As always, if you have a question or concern for the Defender of The Language, leave it in Comments or email Nance here at the Dept. of Nance by clicking the email link in the sidebar. Questions and issues will be addressed in the next column.

15 comments:

  1. And then there is 'allot'. Not to be confused with 'all out', as an umpire would call it.

    ;-}

    I love it when you do this - may I submit a question?

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  2. As a person who actually has been nipped in the butt, I feel compelled to respond. It all started when I was playing tag football with my neighbors. Their boxer decided he wanted to play, too. As I was running away from his owners, he ran up and quite forcefully nipped me in the butt! My running away from his owners obviously was a problem for him, and so he dealt with the problem swiftly and effectively, figuratively nipping it in the bud by nipping me in the butt. So there :-D

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  3. When my husband was in middle school, kids used to ask him to borrow them a pencil, like this: "Hey, dude, borrow me a pencil". He figured they were idiots and ignored them.

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  4. Mikey G.11:19 AM

    I love this segment a lot :-)

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  5. Mikey G.--Thankfully, you included an emoticon (suitable, by the way, for casual online communication, but not for more formal written documents, ever!) in your comment, or I would have been stricken anew with Grammar/Usage Despair. On another note, I am glad that you enjoy these posts, and I hope you find them affirming. --DoL

    J.@jj.com--Your poor, abused husband. What a terrible childhood he must have had. I hope you continue to surround him with lovingly provided proper grammar and usage in both speech and writing in your marriage to help ameliorate such awful memories. How I wish I could just ignore it all, but alas! I cannot.--DoL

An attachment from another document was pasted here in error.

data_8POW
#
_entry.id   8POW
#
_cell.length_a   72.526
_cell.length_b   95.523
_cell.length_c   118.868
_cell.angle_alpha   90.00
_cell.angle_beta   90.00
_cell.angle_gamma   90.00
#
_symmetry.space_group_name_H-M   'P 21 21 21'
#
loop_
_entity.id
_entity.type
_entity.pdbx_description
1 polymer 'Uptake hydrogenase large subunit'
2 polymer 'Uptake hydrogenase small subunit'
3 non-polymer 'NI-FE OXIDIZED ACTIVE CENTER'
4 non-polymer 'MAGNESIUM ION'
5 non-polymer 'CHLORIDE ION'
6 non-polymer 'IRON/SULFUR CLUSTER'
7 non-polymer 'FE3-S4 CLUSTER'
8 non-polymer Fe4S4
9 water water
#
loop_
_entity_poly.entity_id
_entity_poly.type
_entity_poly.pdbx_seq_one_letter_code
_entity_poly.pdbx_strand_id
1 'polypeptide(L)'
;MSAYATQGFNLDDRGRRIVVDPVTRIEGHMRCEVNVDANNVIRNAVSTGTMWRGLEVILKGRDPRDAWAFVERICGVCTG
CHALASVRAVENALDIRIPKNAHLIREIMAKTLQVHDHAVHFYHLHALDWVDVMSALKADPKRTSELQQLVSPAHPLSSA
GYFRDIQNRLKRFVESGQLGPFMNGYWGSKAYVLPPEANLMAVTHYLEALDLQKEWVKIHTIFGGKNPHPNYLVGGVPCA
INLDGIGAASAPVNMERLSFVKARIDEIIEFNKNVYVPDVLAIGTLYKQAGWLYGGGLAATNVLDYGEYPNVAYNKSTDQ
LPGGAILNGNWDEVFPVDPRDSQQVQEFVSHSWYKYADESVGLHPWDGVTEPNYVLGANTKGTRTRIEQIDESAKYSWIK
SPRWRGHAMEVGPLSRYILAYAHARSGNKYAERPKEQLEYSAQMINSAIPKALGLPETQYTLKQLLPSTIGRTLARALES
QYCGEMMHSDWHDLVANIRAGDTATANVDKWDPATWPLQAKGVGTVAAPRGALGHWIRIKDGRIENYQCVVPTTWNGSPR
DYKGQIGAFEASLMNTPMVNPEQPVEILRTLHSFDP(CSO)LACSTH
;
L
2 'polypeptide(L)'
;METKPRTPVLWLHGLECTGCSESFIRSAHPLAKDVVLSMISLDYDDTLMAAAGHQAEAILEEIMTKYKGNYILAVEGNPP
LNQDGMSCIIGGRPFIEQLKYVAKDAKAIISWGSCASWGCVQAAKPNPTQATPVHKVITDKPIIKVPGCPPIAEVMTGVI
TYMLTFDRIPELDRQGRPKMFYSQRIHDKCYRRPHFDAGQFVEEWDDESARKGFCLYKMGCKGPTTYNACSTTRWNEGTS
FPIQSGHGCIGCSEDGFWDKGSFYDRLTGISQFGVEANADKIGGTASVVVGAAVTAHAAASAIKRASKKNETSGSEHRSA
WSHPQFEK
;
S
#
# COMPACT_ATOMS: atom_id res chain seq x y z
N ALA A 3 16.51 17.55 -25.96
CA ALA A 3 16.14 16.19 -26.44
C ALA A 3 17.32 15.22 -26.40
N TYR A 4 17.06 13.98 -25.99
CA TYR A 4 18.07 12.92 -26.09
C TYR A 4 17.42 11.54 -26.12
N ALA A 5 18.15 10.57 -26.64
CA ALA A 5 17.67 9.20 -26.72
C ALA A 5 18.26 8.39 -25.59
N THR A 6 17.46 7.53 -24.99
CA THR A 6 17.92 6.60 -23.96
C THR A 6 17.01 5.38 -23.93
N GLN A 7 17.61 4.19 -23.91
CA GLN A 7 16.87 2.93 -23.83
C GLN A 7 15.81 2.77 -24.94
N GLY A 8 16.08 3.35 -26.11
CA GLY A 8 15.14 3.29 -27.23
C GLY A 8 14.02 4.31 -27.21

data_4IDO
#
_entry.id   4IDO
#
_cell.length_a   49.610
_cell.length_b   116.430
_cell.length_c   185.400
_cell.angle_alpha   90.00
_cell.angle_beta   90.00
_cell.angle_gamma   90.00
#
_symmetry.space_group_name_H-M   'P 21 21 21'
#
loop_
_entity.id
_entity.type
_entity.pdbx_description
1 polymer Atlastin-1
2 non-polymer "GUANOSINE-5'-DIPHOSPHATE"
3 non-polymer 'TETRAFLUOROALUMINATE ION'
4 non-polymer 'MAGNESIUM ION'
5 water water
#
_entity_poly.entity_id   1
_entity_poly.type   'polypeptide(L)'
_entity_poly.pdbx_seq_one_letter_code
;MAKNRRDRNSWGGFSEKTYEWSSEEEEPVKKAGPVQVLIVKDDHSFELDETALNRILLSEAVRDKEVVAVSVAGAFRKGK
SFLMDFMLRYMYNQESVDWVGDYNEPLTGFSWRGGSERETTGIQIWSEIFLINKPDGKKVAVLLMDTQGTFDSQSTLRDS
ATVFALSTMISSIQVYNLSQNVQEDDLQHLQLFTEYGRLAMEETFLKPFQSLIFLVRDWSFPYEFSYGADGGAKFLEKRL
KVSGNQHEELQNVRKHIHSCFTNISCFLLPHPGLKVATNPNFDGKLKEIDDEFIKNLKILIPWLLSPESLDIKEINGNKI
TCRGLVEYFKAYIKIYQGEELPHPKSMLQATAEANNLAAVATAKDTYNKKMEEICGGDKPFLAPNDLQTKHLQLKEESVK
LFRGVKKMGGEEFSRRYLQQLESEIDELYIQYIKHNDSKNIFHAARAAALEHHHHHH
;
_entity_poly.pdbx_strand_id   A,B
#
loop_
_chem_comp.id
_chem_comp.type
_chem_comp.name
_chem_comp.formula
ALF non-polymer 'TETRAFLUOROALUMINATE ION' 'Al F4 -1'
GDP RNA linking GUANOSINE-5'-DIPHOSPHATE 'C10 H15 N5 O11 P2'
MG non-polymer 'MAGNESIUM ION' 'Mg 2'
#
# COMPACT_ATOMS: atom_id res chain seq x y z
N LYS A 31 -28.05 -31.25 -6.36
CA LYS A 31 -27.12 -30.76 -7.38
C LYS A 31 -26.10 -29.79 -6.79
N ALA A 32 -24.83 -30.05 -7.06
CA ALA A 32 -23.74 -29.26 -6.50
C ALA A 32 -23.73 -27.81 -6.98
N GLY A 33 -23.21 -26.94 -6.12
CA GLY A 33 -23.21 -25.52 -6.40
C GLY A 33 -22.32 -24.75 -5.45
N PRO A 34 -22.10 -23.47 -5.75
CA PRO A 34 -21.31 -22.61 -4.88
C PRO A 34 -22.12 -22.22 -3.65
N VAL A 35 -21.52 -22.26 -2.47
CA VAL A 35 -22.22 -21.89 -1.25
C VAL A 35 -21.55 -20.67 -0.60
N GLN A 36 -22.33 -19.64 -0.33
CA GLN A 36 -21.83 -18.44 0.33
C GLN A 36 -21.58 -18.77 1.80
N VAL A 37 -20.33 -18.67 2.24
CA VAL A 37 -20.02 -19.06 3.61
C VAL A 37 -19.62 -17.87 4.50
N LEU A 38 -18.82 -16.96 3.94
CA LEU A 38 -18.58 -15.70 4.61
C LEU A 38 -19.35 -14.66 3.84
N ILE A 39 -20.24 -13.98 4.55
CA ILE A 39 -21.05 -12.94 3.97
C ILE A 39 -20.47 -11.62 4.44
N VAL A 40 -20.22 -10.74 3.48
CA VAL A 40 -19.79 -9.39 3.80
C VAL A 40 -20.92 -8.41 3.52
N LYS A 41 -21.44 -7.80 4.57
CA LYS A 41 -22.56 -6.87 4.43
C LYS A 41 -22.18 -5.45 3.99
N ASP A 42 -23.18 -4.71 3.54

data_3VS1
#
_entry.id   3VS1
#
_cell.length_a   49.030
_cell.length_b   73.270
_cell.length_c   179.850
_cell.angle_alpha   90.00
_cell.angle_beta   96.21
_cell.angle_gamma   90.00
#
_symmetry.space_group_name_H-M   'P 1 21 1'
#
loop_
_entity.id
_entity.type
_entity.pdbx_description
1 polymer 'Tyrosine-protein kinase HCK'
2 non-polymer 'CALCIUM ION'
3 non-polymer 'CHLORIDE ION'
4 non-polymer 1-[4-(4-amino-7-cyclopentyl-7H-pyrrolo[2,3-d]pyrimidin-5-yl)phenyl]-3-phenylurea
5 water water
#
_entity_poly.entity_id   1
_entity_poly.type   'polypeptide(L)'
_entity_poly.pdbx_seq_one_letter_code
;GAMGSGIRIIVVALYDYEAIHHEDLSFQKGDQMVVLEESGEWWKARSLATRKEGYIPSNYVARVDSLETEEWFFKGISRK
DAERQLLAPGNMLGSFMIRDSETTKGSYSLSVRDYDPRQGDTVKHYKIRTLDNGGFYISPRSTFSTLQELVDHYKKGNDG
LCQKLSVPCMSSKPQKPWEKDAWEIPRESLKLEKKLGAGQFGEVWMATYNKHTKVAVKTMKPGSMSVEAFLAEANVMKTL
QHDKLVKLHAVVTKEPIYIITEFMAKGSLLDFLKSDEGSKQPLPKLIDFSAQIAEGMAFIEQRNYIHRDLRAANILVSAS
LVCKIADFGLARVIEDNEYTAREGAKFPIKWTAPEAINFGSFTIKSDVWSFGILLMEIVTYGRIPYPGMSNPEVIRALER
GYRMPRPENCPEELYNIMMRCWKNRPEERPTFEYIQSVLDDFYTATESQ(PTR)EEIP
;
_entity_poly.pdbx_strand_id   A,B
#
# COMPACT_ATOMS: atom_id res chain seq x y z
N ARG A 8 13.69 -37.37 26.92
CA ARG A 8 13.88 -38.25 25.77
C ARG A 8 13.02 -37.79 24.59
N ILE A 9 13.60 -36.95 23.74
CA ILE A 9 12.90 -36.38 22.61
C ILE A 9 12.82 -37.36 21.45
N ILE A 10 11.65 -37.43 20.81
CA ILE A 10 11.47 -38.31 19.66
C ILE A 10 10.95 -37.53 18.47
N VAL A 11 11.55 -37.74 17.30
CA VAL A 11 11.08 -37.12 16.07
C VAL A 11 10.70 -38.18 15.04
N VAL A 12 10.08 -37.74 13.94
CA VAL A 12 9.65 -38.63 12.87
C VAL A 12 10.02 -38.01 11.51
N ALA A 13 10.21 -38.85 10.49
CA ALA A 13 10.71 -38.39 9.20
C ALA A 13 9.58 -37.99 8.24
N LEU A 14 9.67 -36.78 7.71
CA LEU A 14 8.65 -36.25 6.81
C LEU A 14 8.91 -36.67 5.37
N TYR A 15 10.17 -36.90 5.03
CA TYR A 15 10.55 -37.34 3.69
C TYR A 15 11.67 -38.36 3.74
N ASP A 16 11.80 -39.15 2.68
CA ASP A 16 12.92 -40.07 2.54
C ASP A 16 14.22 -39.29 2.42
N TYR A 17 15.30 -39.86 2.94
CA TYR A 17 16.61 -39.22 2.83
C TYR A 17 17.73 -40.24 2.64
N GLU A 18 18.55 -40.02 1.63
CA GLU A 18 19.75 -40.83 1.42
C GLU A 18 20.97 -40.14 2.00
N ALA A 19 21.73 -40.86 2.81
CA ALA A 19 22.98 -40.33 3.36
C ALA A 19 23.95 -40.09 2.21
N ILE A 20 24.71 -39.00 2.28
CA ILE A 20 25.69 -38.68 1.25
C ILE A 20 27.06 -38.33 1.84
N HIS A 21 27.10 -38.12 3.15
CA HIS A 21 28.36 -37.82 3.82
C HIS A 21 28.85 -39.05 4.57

Carolina Linthead--What a colorful and colloquial anecdote. Thank you for sharing. I did notice, however, that you still had to employ the original idiom to explain your...situation. Hmmmm....Be that as it may, I hope your dog bite healed nicely, and that you did not take it out on the boxer, a breed I'm especially fond of.--DoL

    Mary G--Oh, the horror! I overheard the lamentations of a couple of teachers recently, and it would seem that "allot" has suddenly come to the forefront of freshman writing as the alternative to "alot" as a heinous occurrence. My work, it would seem, is never done. With regard to your query, of course you may submit your question, as is invited by Nance in the final paragraph of DoL posts. I await it with bated (notice the spelling!) breath.--DoL

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  6. Hi Nance,

    I would appreciate your explaining the rule of "was" and "were".

    "She looked at me as though I WAS crazy"

    "She looked at me as though I WERE crazy"

    Thanks allot. I could not resist that,Nance,but my question is sincere.

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  7. Nancy--I will submit your general question to the Defender for a future post. The short answer to your present question, using the examples you gave, however, is that you would say, "She looked at me as though I WERE crazy." The reason lies in the term "subjunctive mood." I'll let the Defender explain it more fully later. Thanks for submitting a question!

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  8. I'd like the Defender to comment on the (mis)use of "there's". I hear it frequently these days, by both the well and poorly educated : "There's problems in Wisconsin these days." Or "There's things we'll never understand." It's driving me insane!